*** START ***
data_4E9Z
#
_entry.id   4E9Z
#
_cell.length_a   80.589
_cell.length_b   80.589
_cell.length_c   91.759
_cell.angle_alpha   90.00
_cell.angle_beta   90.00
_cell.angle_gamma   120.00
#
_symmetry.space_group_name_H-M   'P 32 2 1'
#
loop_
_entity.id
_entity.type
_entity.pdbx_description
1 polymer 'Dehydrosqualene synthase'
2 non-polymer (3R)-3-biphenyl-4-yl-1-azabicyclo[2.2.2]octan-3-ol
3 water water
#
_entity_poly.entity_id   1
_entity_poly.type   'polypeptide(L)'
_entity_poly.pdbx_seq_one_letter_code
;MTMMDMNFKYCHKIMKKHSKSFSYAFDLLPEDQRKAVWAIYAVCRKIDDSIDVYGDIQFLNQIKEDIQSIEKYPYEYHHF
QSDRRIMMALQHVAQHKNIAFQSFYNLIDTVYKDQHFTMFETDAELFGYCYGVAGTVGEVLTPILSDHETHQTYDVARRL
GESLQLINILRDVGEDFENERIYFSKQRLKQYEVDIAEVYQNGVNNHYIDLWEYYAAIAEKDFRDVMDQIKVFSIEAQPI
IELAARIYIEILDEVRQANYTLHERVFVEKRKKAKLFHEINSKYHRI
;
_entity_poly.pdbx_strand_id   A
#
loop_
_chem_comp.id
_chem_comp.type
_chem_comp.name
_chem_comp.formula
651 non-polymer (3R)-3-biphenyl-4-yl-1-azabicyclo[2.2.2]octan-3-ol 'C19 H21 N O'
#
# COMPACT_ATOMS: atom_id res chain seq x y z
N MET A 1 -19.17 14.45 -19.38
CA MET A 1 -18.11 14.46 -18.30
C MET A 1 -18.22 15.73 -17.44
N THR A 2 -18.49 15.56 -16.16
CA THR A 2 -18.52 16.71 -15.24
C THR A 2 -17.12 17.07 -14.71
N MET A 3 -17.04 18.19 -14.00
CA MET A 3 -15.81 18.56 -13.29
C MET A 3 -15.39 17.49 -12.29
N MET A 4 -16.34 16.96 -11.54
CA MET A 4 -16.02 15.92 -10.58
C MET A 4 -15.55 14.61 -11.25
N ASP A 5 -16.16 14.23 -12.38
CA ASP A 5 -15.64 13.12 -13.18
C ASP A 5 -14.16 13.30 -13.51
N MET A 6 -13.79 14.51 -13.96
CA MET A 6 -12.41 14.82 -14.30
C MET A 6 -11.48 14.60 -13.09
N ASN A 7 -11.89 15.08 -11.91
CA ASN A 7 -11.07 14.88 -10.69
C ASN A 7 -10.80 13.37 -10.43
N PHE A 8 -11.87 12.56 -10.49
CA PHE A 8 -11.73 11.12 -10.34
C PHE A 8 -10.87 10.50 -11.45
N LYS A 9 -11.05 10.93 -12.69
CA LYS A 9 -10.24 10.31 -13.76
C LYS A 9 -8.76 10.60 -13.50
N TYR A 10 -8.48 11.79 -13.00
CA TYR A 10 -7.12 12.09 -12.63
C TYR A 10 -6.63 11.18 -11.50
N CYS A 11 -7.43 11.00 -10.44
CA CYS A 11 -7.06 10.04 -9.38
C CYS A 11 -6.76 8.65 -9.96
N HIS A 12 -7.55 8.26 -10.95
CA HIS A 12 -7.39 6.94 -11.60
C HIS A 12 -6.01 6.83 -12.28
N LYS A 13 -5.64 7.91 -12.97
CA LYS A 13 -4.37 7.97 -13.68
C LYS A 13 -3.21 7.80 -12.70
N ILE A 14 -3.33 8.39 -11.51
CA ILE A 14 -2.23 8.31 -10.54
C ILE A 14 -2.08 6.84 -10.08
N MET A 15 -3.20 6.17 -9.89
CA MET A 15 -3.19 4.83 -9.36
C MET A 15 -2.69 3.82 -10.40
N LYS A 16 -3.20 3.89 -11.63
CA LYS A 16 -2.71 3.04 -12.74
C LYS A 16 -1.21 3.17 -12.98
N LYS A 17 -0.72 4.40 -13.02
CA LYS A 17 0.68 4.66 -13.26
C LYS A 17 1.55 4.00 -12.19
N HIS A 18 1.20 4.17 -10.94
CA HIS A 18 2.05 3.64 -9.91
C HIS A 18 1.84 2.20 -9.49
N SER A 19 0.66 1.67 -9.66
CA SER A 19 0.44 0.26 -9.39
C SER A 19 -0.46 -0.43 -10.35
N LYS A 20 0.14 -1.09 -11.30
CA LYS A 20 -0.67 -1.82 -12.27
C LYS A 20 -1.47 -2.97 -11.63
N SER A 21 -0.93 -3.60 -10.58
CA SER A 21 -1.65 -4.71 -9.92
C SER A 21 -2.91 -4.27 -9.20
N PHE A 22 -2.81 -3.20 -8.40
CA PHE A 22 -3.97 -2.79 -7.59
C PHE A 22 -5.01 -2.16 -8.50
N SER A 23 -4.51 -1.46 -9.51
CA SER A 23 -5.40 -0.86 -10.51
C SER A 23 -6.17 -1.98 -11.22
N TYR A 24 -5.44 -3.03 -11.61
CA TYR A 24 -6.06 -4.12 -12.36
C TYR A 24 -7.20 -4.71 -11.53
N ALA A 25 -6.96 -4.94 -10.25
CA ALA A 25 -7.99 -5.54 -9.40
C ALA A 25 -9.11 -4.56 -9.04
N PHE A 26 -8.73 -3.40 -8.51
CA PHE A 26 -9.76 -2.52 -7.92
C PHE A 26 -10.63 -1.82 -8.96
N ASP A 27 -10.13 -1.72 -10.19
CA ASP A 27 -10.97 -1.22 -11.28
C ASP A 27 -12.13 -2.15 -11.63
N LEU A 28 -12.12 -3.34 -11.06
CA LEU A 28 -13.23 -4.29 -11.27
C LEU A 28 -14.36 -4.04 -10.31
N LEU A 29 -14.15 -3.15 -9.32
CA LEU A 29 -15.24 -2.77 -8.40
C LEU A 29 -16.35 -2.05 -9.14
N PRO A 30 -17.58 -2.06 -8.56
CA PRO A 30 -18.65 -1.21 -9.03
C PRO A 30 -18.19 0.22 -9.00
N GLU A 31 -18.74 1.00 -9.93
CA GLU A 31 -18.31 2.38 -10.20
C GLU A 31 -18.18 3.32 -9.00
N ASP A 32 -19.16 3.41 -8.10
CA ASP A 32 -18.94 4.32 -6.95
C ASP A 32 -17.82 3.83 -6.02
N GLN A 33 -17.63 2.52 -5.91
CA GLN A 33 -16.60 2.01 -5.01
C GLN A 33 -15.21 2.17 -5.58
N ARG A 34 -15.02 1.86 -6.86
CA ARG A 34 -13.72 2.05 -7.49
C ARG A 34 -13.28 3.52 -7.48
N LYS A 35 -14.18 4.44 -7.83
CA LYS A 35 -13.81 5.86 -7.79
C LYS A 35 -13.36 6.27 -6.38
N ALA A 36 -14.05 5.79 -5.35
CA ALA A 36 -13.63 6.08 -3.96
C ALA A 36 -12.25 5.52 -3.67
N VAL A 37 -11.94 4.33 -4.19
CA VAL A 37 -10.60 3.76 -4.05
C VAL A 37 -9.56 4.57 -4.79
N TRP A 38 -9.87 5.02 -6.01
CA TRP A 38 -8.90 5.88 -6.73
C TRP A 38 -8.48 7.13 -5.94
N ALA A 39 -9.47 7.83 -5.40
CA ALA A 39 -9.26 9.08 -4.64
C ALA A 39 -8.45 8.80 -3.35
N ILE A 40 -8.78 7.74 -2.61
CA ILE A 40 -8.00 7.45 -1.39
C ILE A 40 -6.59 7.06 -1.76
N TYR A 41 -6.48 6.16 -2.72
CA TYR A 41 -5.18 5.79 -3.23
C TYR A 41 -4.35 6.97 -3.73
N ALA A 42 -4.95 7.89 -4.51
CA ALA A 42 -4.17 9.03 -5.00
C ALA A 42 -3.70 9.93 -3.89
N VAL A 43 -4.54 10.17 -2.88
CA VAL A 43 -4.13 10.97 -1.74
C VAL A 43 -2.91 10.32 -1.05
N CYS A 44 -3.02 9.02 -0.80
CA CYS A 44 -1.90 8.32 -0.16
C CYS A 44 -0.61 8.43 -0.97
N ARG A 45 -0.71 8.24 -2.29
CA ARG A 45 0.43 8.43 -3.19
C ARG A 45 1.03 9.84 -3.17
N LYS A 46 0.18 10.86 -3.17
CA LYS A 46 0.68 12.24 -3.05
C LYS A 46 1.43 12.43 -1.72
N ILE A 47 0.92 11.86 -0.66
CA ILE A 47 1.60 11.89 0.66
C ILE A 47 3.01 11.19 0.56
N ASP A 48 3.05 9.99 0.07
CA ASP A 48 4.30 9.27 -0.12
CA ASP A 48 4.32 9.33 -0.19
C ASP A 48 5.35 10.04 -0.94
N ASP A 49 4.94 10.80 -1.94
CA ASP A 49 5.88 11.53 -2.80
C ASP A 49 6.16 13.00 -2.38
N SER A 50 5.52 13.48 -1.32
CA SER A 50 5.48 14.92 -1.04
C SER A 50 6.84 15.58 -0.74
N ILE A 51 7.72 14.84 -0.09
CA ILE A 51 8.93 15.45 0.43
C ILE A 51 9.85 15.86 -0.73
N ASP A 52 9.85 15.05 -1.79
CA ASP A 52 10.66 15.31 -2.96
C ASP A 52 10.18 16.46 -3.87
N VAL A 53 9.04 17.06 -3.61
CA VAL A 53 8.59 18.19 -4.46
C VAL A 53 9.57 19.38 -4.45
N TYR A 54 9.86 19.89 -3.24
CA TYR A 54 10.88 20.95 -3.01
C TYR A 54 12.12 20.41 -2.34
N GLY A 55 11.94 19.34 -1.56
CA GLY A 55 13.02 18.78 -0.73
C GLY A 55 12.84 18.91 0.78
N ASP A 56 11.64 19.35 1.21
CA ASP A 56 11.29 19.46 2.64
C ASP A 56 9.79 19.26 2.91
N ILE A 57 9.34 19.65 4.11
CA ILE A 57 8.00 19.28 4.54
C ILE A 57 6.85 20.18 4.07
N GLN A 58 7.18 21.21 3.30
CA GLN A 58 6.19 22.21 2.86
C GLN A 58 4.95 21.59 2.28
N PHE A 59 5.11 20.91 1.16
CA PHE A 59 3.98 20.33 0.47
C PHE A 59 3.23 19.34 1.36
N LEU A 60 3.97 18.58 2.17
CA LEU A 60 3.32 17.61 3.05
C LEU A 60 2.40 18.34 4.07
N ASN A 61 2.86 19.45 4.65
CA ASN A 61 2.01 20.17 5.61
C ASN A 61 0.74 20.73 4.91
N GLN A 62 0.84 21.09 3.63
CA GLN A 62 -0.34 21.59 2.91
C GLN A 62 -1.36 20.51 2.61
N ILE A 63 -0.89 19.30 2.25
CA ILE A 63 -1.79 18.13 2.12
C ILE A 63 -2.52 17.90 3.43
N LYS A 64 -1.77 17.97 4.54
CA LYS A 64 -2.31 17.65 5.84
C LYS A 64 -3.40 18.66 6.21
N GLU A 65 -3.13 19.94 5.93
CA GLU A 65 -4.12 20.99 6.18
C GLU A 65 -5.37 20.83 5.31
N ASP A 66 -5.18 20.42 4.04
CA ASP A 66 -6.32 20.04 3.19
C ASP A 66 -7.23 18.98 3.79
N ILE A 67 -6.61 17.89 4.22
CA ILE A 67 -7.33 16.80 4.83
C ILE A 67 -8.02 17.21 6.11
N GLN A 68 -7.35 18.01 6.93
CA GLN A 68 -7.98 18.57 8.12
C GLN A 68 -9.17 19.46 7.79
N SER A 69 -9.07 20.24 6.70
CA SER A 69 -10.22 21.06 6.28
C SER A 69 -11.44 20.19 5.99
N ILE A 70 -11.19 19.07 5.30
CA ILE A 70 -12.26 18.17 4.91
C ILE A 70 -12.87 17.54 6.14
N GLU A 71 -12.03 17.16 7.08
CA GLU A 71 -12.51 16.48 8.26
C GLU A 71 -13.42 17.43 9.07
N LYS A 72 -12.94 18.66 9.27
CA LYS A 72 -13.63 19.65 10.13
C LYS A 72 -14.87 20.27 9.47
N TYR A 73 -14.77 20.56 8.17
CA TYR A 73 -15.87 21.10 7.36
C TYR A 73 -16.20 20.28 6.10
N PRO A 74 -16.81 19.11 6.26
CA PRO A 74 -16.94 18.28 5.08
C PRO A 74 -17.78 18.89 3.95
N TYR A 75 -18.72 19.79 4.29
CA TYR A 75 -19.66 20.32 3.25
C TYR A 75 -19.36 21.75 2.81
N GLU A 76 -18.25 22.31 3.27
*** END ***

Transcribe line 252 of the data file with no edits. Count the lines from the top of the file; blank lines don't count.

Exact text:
CA GLU A 71 -12.51 16.48 8.26